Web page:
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Homework Help: Proofs involving Catalan Numbers

  1. Apr 7, 2008 #1
    1. The problem statement, all variables and given/known data

    I need to prove two things about the Catalan numbers. The first is that Cn is odd iff n=(2^k)-1 for some positive integer k.

    The second is that given the matrix A defined by the rule a(i,j)=C(i+j), prove that det A=1. I have not covered determinants in my linear class yet, so I do not have any idea what to do with this one.

    2. Relevant equations



    3. The attempt at a solution

    I am assuming that both proceed by induction. The first one seems to be more direct, but I am really lost as to how to proceed with both. Any help or suggestions is greatly appreciated. Thanks a lot!
     
  2. jcsd
  3. Apr 7, 2008 #2

    HallsofIvy

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    I would start by writing down the definition of Catalan numbers!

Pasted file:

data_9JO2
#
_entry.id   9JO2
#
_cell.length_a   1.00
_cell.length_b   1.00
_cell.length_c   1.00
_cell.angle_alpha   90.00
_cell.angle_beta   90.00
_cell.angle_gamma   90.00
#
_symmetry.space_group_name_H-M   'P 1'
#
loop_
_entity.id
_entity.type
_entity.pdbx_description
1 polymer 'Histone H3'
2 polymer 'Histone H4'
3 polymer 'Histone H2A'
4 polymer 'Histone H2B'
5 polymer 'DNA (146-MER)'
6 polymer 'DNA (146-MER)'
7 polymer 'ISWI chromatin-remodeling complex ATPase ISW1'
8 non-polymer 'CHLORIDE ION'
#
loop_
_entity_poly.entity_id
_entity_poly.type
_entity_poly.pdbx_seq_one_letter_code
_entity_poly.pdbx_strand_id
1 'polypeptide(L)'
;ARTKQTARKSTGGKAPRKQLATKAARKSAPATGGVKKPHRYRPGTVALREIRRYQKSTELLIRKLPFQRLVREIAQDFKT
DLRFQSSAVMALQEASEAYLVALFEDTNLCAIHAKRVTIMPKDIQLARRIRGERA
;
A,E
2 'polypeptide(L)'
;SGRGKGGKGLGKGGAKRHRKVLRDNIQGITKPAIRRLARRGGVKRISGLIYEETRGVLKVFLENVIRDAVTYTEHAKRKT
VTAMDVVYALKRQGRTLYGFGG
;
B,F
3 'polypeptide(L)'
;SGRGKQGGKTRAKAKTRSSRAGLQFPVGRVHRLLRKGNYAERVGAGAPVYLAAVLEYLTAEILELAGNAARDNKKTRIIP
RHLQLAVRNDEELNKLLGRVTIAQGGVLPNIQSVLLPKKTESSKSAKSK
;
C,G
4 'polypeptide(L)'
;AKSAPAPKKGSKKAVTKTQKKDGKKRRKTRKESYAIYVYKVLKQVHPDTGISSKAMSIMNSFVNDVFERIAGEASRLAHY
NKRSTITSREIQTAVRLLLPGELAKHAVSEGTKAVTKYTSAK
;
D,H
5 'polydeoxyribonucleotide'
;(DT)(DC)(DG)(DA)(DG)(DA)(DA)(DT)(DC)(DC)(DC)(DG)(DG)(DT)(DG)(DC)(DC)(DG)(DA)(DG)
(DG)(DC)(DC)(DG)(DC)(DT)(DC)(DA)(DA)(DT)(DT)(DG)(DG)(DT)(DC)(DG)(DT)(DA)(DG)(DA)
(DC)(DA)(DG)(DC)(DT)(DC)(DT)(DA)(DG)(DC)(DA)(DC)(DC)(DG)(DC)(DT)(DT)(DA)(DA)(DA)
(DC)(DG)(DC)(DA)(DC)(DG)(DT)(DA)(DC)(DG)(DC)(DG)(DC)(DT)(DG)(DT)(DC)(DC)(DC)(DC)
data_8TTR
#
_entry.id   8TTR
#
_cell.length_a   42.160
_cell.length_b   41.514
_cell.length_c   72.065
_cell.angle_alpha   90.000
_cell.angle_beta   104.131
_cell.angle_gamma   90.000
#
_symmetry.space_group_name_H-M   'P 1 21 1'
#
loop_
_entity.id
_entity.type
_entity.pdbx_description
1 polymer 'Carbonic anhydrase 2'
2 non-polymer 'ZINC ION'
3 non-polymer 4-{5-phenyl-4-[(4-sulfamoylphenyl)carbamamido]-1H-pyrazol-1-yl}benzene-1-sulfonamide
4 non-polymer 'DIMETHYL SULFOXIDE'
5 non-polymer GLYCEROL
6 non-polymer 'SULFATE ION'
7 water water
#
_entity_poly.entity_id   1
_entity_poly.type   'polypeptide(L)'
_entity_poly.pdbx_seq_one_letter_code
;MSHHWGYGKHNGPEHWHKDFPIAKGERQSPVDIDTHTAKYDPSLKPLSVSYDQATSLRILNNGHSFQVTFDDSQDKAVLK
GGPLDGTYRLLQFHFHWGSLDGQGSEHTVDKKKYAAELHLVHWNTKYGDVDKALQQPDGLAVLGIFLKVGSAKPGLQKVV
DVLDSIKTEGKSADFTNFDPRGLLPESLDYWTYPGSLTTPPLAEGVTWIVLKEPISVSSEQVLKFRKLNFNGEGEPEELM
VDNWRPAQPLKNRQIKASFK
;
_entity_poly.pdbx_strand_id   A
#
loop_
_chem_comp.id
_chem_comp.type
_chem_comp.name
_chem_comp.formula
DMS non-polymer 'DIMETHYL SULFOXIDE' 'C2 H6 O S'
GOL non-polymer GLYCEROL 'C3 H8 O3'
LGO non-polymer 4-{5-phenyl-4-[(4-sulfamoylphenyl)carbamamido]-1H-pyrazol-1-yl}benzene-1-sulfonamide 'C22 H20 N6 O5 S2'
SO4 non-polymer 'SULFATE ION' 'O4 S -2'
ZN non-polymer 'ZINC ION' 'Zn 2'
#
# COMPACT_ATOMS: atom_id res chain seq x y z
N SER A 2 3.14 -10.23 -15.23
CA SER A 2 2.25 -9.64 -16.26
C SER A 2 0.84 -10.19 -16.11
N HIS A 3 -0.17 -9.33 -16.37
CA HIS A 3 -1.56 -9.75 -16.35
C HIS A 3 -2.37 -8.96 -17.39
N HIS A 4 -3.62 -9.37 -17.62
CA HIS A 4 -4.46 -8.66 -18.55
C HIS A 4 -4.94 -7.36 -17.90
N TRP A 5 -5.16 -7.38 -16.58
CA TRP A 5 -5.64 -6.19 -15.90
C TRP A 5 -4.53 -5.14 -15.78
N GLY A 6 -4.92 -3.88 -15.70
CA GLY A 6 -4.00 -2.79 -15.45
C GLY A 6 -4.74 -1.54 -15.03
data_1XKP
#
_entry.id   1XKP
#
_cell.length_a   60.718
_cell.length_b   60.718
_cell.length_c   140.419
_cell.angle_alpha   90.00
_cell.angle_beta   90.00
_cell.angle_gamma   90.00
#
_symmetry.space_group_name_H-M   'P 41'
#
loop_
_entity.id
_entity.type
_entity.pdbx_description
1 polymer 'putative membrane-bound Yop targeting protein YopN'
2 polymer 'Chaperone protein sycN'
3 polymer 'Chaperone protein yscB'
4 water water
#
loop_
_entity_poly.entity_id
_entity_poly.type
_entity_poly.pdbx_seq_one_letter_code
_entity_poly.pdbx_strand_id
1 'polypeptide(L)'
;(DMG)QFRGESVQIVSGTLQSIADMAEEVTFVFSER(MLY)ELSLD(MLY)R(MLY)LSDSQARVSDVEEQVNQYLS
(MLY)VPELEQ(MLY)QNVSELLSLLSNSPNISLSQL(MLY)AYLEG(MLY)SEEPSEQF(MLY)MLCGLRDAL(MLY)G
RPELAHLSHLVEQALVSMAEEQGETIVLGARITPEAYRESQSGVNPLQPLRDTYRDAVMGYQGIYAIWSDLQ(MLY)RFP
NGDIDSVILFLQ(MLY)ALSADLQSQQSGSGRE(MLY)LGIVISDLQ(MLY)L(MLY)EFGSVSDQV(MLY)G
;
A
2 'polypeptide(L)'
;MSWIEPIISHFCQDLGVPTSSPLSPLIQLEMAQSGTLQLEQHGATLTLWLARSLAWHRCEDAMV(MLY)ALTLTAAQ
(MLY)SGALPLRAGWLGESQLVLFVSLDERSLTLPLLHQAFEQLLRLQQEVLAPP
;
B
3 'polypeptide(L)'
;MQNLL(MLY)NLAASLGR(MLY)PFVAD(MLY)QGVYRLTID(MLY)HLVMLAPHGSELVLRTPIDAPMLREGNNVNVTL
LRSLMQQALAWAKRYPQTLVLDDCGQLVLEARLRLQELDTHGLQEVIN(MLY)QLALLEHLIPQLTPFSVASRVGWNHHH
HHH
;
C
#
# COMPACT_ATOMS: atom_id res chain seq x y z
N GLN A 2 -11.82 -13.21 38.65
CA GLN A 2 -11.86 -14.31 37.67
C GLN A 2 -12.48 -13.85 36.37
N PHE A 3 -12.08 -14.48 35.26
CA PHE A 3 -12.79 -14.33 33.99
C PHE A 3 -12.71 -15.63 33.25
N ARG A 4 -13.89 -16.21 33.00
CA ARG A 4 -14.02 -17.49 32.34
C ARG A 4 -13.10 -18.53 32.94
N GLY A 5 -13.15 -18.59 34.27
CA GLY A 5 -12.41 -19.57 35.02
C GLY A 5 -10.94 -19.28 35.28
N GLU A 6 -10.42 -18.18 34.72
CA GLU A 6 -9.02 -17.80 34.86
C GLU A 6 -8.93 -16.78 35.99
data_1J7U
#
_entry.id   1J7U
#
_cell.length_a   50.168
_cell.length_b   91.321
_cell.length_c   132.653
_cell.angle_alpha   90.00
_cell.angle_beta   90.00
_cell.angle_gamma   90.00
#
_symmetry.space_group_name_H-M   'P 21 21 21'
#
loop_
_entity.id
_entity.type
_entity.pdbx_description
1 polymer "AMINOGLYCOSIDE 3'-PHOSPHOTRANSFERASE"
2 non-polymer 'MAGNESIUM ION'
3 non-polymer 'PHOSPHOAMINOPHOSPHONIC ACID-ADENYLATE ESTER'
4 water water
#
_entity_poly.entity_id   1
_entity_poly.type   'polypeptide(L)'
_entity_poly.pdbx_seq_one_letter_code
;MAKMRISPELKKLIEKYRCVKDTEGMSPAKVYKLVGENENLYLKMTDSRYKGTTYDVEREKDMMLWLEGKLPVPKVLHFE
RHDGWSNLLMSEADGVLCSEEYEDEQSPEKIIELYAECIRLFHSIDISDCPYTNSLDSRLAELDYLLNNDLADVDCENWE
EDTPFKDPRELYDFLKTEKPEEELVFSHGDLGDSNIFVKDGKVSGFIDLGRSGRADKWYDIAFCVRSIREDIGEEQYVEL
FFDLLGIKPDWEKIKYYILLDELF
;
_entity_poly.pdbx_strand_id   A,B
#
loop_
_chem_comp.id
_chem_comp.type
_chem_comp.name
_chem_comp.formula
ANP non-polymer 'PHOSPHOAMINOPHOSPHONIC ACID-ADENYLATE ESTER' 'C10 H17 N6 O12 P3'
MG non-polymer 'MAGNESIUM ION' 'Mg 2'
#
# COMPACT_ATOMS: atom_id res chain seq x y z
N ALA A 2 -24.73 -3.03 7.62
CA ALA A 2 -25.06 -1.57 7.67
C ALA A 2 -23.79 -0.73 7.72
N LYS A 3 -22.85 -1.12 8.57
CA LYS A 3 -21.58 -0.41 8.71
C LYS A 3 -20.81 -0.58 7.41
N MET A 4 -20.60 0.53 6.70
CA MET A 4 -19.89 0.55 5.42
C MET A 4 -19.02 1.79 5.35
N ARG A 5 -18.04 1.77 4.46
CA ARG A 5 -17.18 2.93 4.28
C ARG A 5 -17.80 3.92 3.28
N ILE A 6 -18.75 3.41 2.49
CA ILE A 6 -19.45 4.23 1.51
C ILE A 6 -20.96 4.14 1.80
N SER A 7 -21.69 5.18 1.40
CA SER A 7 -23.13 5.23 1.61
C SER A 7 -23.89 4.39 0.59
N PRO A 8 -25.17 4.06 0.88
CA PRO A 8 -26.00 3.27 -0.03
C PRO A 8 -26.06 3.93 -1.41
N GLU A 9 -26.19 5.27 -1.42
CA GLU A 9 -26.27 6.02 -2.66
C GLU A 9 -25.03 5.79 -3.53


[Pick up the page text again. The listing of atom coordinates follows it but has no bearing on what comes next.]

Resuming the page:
4. Apr 7, 2008 #3
    Sorry. The Catalan numbers are 1,1,2,5,14,42,... given by the formula Cn=(1/(n+1))*2n choose n. With 2n choose n equal to (2n)!/(n!n!). Sorry for the bad form, I don't have any math writing program.
     
  5. Apr 7, 2008 #4

    HallsofIvy

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    That's
    [tex]\frac{1}{n+1}\frac{(2n)!}{n!n!}[/tex]
    Click on that to see the code. You don't need a "math writing program" on your own computer.
     
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